I love the bittersweet… the blend of jubilation and melancholy… the summary of life and living.

This week, while listening to beautiful seasonal music on the radio, one song sunk its teeth into me… Joni Mitchell’s bittersweet RIVER… a song I don’t even remember hearing until maybe 15 years ago, despite its release 49 years ago in 1971.

It’s coming on Christmas
They’re cutting down trees
They’re putting up reindeer
And singing songs of joy and peace
Oh, I wish I had a river
I could skate away on

River, from Mitchell’s 1971 BLUE album, was never released as a single.

Derivative of Jingle Bells and set at Christmas time, its opening and closing melody is “Jingle Bells” in a minor key. Yes, those minor keys that pour a mist of sadness over us.

River is thought to be Mitchell’s lament over the loss of a relationship with her “best baby that I ever had”, the one who “made me weak in the knees”, singer Graham Nash… although Mitchell is a bit coy in letting that out.

And now, in the last 20 years, River has ascended to holiday-hit status as an antidote to all those “songs of joy and peace.” “We needed a sad Christmas song, didn’t we?” Mitchell said with a chuckle on National Public Radio in 2014. “In the ‘bah humbug’ of it all.”

Aside from the sumptuous richness of the production of the song (so lush you can feel the rubbing of your shoulders with Joni on the piano bench)… taking her message of loss and sorrow and turning that blueness into something of beauty is clearly one that rings true for many.

Just drown in the chilly airiness of her singing “fly” near the end of verses 2 and 3.

And River was never truly written as a Christmas song.

Listening to the song, this week before Christmas, I’m struck by thoughts of other creations from times-past that have unexpectedly ridden a tsunami wave of popularity…

Another example… this time a cinema case-in-point:

It’s A Wonderful Life… the Frank Capra produced, Jimmy Stewart and Donna Reed-acted Christmas masterpiece.

Released 74 (!) years ago in 1946, it barely caused a blip on the popular radar. The film had disappointing attendance and sales, and didn’t even return its cost of production ($6.3 million).

Nominated for Best Picture in 1947, it lost out to The Best Years Of Our Lives. Jimmy Stewart lost in the Best Actor category to Frederic March, also from The Best Years Of Our Lives.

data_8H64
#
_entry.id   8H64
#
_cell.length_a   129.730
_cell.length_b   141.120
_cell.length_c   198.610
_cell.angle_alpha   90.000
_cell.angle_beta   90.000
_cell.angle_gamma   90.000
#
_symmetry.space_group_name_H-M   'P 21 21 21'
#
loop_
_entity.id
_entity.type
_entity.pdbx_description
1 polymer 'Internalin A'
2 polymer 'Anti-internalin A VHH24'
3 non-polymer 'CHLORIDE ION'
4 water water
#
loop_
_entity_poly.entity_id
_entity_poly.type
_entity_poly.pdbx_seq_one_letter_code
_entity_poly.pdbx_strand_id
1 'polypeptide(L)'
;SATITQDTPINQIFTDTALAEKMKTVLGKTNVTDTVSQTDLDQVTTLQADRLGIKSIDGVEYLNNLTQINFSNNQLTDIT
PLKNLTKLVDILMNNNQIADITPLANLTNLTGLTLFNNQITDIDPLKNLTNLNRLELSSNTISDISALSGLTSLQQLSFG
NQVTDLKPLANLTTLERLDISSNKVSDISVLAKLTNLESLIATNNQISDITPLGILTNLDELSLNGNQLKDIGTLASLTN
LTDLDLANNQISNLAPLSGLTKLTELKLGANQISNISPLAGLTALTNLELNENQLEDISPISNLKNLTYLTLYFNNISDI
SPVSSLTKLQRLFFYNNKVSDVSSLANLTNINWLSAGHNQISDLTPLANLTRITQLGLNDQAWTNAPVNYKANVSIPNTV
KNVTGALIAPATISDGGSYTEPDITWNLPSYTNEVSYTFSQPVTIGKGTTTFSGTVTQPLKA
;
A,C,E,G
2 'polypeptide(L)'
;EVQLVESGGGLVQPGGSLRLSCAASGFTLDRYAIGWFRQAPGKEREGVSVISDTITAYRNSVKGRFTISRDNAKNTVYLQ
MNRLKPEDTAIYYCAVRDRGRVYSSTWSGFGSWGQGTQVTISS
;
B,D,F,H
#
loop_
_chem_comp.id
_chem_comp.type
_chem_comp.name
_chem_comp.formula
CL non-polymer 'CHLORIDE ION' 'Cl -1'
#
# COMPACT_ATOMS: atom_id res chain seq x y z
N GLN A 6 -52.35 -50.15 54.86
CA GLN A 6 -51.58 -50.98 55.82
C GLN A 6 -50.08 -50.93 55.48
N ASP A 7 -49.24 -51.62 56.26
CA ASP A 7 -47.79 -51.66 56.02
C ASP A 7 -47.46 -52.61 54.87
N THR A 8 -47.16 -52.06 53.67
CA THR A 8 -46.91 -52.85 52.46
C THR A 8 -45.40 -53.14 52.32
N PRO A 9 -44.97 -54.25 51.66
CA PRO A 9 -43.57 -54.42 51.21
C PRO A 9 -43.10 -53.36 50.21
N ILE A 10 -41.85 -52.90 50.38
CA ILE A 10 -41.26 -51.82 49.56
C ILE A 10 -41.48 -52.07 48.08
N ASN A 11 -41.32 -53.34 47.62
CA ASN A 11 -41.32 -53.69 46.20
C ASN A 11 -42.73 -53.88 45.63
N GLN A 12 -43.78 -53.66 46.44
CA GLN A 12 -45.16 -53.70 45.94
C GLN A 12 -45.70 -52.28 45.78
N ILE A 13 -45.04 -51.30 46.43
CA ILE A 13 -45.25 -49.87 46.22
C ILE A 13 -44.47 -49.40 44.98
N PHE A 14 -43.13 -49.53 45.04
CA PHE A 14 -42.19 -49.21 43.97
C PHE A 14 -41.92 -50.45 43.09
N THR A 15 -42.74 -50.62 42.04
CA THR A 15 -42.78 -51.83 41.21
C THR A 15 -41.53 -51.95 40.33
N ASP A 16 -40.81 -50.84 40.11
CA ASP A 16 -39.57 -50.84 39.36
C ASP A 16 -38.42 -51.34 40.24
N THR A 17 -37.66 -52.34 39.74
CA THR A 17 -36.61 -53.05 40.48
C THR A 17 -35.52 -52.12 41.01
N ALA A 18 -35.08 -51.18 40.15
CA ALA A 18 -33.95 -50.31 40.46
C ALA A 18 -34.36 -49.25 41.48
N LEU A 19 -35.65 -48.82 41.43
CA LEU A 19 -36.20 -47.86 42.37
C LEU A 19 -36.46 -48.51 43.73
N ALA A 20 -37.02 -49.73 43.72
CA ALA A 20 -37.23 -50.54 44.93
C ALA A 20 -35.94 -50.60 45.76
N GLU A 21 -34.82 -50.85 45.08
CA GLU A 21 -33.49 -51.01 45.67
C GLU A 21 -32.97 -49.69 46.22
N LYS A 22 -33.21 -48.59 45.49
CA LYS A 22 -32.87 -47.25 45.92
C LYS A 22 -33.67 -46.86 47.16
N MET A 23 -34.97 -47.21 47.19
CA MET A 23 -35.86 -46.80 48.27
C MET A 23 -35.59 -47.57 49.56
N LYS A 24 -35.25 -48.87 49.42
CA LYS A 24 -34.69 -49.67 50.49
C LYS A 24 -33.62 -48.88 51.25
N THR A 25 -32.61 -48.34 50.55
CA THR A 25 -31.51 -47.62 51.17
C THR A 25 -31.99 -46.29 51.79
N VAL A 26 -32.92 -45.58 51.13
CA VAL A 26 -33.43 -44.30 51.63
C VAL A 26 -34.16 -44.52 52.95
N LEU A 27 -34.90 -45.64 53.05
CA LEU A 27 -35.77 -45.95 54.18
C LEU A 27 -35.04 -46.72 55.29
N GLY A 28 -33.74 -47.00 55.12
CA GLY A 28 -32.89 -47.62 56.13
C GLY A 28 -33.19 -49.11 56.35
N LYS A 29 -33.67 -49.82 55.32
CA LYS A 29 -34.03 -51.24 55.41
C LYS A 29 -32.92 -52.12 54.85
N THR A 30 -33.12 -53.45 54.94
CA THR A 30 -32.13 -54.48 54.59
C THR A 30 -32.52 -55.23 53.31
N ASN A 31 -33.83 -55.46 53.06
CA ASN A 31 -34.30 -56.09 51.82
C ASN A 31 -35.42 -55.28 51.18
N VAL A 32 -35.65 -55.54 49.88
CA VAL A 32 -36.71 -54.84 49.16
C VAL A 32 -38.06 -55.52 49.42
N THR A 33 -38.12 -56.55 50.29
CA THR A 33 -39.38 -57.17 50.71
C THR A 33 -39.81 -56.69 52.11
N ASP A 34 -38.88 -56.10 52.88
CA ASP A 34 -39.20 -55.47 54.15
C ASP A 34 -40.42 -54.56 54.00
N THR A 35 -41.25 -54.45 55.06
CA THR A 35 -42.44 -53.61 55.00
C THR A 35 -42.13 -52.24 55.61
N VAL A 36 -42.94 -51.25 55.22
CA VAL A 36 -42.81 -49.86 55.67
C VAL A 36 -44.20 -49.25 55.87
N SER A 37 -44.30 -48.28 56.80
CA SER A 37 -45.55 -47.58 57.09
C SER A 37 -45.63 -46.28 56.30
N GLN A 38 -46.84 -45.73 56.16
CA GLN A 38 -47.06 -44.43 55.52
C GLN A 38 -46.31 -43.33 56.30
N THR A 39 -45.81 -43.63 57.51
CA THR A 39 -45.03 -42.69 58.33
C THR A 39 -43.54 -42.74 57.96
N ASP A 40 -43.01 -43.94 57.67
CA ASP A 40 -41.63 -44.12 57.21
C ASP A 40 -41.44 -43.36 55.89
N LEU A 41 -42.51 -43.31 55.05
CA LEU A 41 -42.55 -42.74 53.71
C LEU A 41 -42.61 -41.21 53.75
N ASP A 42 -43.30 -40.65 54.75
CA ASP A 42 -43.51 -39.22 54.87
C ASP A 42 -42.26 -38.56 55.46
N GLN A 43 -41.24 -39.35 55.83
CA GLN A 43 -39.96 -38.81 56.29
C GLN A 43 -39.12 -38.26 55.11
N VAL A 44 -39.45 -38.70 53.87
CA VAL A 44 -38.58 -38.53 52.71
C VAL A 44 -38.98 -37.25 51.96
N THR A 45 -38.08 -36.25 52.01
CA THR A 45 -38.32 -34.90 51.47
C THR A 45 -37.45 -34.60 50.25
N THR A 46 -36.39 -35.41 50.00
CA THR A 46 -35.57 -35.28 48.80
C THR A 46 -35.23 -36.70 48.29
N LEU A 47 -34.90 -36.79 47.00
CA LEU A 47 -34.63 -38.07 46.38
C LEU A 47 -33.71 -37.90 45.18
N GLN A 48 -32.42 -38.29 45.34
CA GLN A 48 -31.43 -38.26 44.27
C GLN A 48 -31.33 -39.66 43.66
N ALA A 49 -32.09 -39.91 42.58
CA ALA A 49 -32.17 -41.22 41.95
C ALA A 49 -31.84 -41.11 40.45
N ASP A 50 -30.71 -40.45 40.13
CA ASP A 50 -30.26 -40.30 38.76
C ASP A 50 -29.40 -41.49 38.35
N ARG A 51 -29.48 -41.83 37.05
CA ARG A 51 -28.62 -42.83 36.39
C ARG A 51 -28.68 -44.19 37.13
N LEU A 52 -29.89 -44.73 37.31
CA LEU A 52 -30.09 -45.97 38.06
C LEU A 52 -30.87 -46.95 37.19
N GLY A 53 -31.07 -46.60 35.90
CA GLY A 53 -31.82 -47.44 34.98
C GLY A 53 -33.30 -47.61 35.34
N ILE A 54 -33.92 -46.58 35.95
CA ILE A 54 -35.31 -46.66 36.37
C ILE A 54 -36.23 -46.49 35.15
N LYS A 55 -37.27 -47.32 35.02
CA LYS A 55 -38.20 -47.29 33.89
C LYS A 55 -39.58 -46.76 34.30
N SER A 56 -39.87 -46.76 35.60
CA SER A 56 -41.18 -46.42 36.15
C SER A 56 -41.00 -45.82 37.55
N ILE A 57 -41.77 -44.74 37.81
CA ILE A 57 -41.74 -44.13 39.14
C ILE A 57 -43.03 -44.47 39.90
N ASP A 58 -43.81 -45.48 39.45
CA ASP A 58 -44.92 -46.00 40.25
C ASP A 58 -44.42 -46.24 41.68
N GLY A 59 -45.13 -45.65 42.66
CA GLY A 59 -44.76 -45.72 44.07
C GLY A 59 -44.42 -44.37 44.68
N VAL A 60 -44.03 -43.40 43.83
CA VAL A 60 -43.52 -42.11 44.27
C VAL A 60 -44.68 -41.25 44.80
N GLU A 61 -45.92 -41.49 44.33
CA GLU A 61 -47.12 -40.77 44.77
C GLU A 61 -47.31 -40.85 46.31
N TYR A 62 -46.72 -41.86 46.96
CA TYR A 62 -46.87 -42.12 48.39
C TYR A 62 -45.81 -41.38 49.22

Stewart had barely returned from a 4 year-long stint as an Army Air pilot who flew 20 combat missions over Germany when he took on the role of distraught son, brother, father George Bailey and turned the suicidal character into an emotional icon of film. Critics derided it as overly sentimental…

… it languished in the movie backwaters until the 1980’s when it was released royalty-free into the public domain. It’s A Wonderful Life is now ranked #20 on the top list of movies by the American Film Institute.

The rest is history, the film is a fixture of holiday watching. And today… we all know how an angel gets his wings, right?

My Christmas is best savoured with the bittersweet…

… the unloved Charlie Brown tree, sailing away on Joni’s long river, the recovered desperation of George Bailey…

In whatever way you find your journey through this COVID holiday season – whether you say Merry Christmas or Happy Hanukkah or Kwanzaa (Habari Gani)…

… may you discover some Joy and Peace in your little corner of the world.

Tech Time Machine… You’re On A Rocket…

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Marty McFly… let’s hop into your DMC DeLorean time machine and juice up the flux capacitor.

OK, set the time back by 30 years to 1990 (if this takes you into prenatal times, please please tell me what that looks like, I want to know the answer to that as much as I’d like to see into my post-life times).

I’m thinking about time travel right now for a reason.

Looking back with today’s eyes, 1990 was a “foreign country” for us all.

Thirty years ago this week, I stood in chilly Okanagan Lake waters at 7 am on a Sunday morning with nearly 1,000 others clad in wetsuits.

Supportive family members and friends came from near and far to give me a cheering boost for an event I had trained so hard for in the year leading up to this day.